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Avatar of Dylan Jones
Dylan Jones on June 9, 2012 at 3:31 pm

What are ways around copyright? Not music but name brands etc? I am working on a Short Film, a lot of the scenes are in the city, If I am correct about copyright i can’t show any names of businesses, company names, brands etc? If I am am wrong about copyright please correct me. How do I get around these obstacles?

Avatar of J.J. Petty
J.J. Petty on June 18, 2012 at 9:04 am

One trick you can try to pull would be to get shots where – if you can – the background is blurred. Not 100% sure that that’s the safest way to go about it, but it is a way.

Sticky situation…

Avatar of Phlume
Phlume on August 26, 2012 at 12:03 am

Hey Dylan-

It’s been a while since my copyright law class in college… but I looked through my multimedia law book as well as scoured the internet a bit and found that in fact you CAN use these products/logo in your movie as long as you follow a few simple rules of thumb.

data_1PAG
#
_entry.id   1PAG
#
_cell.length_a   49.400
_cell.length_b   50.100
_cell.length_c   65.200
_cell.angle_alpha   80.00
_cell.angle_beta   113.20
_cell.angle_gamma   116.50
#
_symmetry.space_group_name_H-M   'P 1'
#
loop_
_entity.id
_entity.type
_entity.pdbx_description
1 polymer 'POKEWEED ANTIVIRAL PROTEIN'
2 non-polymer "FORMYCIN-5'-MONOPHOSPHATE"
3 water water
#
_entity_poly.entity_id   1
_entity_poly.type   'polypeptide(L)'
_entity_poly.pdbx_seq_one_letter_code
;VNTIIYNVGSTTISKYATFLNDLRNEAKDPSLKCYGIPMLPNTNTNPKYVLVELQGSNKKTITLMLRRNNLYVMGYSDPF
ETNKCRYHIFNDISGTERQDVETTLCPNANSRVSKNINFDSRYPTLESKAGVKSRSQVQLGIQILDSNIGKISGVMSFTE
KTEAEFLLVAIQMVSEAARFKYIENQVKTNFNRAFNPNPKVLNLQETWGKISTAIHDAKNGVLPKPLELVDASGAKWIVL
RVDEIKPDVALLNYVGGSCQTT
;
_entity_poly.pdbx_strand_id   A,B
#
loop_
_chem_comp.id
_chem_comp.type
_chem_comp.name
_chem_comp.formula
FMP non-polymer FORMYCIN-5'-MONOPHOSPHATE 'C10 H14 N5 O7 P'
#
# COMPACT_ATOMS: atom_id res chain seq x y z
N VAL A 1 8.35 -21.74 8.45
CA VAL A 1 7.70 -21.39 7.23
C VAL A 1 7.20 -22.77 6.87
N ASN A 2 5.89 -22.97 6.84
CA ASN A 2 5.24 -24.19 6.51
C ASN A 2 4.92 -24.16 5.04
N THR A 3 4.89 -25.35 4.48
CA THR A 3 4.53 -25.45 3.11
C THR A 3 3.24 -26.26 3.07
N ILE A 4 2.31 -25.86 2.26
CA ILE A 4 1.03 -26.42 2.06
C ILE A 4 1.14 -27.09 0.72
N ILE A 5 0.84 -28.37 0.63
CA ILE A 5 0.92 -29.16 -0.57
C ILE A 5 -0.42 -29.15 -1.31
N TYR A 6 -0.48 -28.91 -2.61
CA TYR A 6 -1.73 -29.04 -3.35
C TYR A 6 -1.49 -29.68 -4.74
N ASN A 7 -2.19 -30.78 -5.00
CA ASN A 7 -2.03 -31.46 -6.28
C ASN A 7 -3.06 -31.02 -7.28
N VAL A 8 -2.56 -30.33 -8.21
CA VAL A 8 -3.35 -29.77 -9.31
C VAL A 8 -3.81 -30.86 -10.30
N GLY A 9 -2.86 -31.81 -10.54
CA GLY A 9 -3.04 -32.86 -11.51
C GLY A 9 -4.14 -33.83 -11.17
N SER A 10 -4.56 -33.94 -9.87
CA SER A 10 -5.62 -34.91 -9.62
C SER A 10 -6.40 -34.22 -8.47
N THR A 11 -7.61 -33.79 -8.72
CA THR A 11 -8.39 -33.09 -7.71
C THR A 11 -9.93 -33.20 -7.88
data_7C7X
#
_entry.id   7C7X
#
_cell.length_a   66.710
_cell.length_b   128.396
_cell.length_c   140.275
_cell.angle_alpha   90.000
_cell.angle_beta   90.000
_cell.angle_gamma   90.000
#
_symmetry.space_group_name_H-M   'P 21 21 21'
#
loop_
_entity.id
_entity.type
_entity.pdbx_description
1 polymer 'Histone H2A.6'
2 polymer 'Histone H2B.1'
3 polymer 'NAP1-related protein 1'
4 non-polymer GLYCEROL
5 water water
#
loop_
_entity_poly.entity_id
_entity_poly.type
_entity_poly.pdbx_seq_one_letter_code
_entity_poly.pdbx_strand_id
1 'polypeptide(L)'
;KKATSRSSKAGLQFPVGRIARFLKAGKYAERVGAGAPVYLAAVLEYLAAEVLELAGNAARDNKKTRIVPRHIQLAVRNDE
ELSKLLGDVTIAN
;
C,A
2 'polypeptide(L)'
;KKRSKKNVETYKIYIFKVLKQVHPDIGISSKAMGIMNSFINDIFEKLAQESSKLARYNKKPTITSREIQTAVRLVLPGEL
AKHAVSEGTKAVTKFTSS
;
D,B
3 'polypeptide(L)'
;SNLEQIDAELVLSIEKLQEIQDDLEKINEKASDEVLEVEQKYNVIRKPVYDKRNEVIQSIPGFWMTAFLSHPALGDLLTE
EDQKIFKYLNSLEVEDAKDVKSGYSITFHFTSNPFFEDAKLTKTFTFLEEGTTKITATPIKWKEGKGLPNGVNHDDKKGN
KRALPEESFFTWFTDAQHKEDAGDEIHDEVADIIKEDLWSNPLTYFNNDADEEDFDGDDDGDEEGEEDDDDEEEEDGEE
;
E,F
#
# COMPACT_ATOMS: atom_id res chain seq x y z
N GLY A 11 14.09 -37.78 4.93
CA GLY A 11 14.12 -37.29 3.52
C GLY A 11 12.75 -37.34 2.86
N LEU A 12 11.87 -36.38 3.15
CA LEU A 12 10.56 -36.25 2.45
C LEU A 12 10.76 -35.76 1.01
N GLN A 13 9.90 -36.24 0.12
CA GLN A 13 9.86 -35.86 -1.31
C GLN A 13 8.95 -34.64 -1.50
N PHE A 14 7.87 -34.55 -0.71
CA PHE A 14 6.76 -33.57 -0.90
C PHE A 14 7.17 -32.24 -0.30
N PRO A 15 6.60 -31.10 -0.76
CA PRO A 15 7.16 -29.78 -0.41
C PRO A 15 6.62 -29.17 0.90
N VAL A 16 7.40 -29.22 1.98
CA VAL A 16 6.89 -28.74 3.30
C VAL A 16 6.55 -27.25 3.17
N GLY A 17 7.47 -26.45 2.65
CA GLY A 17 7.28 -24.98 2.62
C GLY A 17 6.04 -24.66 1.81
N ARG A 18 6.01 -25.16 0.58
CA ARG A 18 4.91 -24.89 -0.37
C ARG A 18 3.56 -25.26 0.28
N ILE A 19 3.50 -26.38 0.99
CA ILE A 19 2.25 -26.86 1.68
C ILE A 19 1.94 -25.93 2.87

Make sure it falls under fair use:
If you have a few logos or trademarks in the scene and it is used in generalities to dress your set (your in a room and a soda can is on the dinner table) then you fall under fair use. Often times we as viewers/consumers misinterpret the reasoning behind the obfuscation of logos in sitcoms or what not. The “fake” labels you see on an obvious Pepsi can may be because Pepsi refused to pay the said sitcom for the product placement, or the actor drinking the Pepsi actually has a advertising contract with coca cola or one of it’s subsidiaries. Rarely is the product faked or hidden for fear of lawsuit for NOT paying to use the logo… its usually the reverse. Why show it in a huge film if they aren’t going to pay for the embedded marketing?

Make sure you aren’t using poor taste :
When associating the product to the scene, be sure that you don’t do so disparagingly. I bet the Fiskars company would be pretty upset if you showed a killer selecting specifically their sheers to chop fingers off of victims over say a pair of Felco’s or Coronas.

In general use your brain and trust your gut…If you think for a second someone may be pissed… use your post skills to clean it up and loose it. If you think it is in passing and isn’t relevant to the action/script/scene specifically… go ahead and just let it be.
Use your best judgement .

(BTW, The book I used, though it is a bit dated, is found here:

These were some of the better sites that corroborated a lot of what my book said:

Good luck!

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